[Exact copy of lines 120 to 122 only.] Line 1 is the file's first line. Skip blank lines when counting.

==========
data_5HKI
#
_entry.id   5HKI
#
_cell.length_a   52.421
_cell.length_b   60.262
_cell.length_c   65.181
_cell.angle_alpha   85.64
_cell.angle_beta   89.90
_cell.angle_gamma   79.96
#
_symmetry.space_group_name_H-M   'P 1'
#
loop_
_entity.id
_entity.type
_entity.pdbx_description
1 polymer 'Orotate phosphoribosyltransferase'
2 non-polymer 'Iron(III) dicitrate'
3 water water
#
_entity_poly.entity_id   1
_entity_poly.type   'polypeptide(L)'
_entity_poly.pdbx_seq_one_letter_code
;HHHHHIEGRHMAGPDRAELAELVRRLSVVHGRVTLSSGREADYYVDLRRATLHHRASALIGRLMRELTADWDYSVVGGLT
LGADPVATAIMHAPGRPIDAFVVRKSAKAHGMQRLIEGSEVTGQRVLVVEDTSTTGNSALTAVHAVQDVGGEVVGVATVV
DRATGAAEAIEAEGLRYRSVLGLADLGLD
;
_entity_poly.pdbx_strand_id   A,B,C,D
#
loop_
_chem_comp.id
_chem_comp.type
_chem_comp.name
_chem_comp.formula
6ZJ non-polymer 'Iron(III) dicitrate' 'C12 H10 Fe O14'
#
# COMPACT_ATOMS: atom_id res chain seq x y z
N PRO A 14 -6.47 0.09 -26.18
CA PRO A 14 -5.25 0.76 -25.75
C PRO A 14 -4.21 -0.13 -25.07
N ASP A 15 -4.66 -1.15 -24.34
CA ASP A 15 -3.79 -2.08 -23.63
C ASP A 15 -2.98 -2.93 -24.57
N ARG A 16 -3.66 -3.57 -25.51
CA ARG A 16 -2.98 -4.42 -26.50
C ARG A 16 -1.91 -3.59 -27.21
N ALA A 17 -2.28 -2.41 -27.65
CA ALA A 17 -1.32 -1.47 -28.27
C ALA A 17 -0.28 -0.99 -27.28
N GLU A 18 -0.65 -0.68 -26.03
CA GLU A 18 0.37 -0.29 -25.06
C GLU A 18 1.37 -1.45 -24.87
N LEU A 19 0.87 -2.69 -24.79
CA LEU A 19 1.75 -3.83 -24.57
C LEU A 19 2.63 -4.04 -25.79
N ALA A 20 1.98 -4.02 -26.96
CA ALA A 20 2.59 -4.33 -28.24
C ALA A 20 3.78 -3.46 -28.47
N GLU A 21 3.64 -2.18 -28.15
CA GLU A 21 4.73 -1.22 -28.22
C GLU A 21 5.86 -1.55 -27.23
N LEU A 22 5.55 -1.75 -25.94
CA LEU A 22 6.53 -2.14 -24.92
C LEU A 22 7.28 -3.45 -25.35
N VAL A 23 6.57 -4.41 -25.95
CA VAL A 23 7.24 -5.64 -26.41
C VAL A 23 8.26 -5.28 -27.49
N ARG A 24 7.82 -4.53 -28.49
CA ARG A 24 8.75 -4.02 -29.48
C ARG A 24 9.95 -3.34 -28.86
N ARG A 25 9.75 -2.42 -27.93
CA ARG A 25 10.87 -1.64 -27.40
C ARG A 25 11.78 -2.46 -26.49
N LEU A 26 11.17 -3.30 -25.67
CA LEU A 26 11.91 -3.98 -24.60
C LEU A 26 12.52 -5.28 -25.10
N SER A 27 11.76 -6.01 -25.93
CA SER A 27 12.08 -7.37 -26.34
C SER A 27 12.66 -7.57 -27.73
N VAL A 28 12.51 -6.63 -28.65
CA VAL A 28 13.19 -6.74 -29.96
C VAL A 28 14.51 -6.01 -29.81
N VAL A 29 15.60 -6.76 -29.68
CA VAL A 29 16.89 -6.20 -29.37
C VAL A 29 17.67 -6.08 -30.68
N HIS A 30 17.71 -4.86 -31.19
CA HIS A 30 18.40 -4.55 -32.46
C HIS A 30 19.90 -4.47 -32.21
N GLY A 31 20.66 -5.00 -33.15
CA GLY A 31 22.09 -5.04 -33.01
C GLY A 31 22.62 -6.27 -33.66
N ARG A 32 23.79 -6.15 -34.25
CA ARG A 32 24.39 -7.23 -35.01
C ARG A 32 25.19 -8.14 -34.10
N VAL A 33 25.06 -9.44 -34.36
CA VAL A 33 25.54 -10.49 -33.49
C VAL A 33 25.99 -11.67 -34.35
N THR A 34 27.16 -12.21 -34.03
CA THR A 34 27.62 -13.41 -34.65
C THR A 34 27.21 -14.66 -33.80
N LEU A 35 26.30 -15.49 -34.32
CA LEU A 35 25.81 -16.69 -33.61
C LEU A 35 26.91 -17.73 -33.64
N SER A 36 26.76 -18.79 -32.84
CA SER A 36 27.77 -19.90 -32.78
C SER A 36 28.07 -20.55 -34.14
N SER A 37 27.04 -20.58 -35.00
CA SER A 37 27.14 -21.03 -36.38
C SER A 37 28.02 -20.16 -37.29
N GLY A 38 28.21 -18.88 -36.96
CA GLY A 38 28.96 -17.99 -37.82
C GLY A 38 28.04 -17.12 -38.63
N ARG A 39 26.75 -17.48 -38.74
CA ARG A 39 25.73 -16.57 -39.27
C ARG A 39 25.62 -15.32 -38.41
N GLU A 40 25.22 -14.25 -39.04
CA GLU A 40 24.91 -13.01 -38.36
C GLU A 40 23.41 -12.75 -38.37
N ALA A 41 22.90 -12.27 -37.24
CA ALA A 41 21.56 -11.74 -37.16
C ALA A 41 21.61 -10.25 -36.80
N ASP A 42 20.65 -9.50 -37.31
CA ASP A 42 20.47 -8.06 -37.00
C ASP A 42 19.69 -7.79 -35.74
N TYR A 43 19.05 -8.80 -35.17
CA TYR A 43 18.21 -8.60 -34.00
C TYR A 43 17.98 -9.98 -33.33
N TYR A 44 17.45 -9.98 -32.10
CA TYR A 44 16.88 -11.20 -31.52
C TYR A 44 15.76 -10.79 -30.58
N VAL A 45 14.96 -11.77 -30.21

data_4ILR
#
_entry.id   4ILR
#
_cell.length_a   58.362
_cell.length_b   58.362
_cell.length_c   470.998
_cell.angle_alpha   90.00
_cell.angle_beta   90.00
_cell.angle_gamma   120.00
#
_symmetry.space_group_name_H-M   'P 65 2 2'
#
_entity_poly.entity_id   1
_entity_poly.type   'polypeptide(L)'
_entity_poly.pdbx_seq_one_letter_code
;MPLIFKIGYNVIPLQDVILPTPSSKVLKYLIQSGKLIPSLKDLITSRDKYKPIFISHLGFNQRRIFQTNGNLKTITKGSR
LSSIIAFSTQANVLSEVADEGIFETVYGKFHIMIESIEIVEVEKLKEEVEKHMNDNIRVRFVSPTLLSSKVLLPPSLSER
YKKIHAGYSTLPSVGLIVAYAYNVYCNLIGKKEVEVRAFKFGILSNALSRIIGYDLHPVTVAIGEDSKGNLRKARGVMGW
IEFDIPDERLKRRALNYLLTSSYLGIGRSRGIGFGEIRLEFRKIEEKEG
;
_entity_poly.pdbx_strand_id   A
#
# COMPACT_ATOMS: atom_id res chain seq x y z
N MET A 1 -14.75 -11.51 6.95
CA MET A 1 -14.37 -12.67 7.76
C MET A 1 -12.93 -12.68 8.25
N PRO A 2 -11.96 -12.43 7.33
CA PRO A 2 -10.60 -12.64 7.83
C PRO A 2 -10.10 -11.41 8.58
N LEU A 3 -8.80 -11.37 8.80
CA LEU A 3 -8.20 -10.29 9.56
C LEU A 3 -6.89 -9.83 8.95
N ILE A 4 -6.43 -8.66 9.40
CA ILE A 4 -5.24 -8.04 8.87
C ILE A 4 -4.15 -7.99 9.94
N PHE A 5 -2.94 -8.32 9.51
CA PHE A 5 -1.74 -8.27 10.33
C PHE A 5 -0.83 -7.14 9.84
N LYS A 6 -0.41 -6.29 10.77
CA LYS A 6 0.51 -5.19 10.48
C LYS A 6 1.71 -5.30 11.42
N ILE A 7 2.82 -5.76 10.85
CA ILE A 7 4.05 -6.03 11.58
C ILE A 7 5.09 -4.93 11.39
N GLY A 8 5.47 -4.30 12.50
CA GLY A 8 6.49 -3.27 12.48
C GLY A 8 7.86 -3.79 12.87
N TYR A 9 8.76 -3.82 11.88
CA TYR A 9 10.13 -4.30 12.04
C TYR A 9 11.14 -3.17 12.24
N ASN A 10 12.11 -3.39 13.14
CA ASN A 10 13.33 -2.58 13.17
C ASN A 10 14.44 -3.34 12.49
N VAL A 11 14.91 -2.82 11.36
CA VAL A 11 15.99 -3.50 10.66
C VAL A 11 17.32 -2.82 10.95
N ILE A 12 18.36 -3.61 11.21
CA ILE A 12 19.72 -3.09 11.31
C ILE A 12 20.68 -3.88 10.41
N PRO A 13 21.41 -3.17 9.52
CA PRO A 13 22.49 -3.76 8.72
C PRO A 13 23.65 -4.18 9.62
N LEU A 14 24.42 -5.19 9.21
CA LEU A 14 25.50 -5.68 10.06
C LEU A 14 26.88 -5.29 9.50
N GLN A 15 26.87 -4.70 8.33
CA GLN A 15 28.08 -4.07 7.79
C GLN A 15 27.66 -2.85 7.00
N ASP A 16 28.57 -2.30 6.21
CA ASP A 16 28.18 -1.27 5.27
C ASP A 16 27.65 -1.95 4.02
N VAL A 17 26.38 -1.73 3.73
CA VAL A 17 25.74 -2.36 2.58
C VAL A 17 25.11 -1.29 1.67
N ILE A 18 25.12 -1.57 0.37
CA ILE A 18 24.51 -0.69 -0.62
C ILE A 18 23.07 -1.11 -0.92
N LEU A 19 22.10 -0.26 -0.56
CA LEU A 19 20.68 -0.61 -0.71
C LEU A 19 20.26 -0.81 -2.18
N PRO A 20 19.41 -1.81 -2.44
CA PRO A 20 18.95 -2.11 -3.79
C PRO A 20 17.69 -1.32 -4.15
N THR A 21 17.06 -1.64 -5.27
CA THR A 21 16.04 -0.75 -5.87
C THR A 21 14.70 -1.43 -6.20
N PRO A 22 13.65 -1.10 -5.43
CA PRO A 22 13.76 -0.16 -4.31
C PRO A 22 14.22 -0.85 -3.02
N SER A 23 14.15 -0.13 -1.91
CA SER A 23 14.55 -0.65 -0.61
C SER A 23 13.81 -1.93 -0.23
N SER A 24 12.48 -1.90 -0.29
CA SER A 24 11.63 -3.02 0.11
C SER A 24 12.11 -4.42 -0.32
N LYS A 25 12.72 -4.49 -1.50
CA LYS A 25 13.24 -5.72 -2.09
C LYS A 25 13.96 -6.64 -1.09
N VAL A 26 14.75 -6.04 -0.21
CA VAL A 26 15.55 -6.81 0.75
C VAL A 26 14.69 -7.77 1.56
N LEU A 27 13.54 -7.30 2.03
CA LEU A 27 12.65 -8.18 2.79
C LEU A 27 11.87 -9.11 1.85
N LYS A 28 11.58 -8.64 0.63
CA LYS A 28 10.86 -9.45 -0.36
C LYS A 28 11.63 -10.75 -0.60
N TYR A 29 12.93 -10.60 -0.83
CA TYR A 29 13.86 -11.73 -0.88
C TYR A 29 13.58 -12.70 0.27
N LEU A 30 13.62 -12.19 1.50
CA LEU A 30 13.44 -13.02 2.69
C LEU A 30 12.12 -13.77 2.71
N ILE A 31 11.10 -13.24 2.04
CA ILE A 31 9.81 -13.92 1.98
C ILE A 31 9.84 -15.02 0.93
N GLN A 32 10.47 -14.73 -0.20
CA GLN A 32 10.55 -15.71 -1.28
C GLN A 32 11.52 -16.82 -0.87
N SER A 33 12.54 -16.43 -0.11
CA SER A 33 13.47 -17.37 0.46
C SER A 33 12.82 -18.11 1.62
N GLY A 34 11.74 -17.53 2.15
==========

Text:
N ALA A 41 22.90 -12.27 -37.24
CA ALA A 41 21.56 -11.74 -37.16
C ALA A 41 21.61 -10.25 -36.80